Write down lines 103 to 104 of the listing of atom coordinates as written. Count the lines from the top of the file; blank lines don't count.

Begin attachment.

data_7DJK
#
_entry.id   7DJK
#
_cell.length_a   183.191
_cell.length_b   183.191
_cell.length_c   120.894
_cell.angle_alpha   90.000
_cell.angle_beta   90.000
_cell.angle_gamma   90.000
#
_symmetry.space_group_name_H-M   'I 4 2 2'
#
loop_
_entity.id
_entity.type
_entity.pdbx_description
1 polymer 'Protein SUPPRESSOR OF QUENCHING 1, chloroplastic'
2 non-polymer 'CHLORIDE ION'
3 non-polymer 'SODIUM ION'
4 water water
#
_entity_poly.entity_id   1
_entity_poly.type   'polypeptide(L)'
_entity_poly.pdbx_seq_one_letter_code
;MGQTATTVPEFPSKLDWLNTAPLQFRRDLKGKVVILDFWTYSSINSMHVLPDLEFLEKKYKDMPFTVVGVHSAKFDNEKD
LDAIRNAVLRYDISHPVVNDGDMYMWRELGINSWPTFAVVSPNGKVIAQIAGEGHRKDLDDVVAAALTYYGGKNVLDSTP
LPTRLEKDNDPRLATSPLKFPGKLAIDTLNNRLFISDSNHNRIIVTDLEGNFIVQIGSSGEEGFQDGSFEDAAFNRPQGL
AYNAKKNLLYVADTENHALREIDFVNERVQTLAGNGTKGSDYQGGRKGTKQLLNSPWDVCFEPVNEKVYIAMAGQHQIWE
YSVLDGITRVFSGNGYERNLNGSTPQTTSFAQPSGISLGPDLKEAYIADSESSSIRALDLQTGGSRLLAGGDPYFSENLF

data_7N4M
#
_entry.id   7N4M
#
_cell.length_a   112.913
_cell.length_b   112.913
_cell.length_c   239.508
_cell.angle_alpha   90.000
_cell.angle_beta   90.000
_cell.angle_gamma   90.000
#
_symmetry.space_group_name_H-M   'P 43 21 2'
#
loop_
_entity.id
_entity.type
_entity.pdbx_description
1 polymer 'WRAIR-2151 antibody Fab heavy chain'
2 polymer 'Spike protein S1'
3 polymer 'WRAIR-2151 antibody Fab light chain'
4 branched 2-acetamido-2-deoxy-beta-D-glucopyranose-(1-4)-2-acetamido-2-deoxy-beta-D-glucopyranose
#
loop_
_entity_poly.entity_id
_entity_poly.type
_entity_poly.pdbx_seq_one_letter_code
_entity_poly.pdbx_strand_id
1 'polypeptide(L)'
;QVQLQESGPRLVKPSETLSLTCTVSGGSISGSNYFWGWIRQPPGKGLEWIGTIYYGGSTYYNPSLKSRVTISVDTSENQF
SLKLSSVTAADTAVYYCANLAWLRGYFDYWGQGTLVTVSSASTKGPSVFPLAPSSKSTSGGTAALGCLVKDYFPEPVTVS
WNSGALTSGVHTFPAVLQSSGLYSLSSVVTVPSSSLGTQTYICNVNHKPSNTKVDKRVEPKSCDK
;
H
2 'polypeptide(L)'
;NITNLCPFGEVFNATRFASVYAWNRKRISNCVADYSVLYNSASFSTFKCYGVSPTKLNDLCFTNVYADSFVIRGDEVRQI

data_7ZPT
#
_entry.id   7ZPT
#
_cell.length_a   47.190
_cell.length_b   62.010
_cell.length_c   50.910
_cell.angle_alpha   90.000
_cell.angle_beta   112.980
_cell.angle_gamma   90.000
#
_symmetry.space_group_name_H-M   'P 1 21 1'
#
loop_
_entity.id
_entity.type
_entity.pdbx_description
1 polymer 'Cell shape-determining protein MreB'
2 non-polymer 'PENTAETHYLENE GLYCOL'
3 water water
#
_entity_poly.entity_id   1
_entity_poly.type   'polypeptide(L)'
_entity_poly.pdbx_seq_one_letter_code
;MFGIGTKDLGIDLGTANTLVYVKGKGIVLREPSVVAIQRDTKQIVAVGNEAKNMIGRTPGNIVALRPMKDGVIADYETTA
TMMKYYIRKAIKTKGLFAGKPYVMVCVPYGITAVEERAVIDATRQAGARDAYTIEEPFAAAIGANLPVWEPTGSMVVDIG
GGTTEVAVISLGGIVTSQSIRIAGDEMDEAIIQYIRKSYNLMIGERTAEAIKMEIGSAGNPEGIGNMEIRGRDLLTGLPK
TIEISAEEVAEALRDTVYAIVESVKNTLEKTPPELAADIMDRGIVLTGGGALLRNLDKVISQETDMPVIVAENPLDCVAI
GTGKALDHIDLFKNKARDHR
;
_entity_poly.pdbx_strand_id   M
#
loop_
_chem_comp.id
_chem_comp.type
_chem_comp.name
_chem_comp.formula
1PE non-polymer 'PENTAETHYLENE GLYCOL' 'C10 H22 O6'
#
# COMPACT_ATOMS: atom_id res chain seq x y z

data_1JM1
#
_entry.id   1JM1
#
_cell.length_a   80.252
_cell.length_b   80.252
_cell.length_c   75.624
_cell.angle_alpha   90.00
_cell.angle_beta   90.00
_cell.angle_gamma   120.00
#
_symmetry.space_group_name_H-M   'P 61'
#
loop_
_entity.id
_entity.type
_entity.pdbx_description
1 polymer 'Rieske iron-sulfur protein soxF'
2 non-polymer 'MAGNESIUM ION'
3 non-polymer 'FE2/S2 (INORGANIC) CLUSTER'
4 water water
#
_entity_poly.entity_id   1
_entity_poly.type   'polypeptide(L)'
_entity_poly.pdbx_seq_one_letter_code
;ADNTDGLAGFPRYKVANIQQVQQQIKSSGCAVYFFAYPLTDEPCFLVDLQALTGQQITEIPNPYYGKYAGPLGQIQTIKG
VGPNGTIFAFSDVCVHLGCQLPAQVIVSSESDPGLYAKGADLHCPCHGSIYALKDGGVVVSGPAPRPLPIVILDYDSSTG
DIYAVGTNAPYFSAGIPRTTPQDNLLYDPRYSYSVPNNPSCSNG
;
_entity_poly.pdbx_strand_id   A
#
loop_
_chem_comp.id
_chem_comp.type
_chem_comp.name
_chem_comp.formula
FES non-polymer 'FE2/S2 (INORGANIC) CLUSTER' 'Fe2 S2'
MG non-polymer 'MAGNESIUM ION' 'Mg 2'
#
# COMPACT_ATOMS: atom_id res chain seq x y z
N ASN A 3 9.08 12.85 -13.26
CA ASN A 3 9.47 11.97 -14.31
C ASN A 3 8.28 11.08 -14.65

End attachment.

1PE non-polymer 'PENTAETHYLENE GLYCOL' 'C10 H22 O6'
#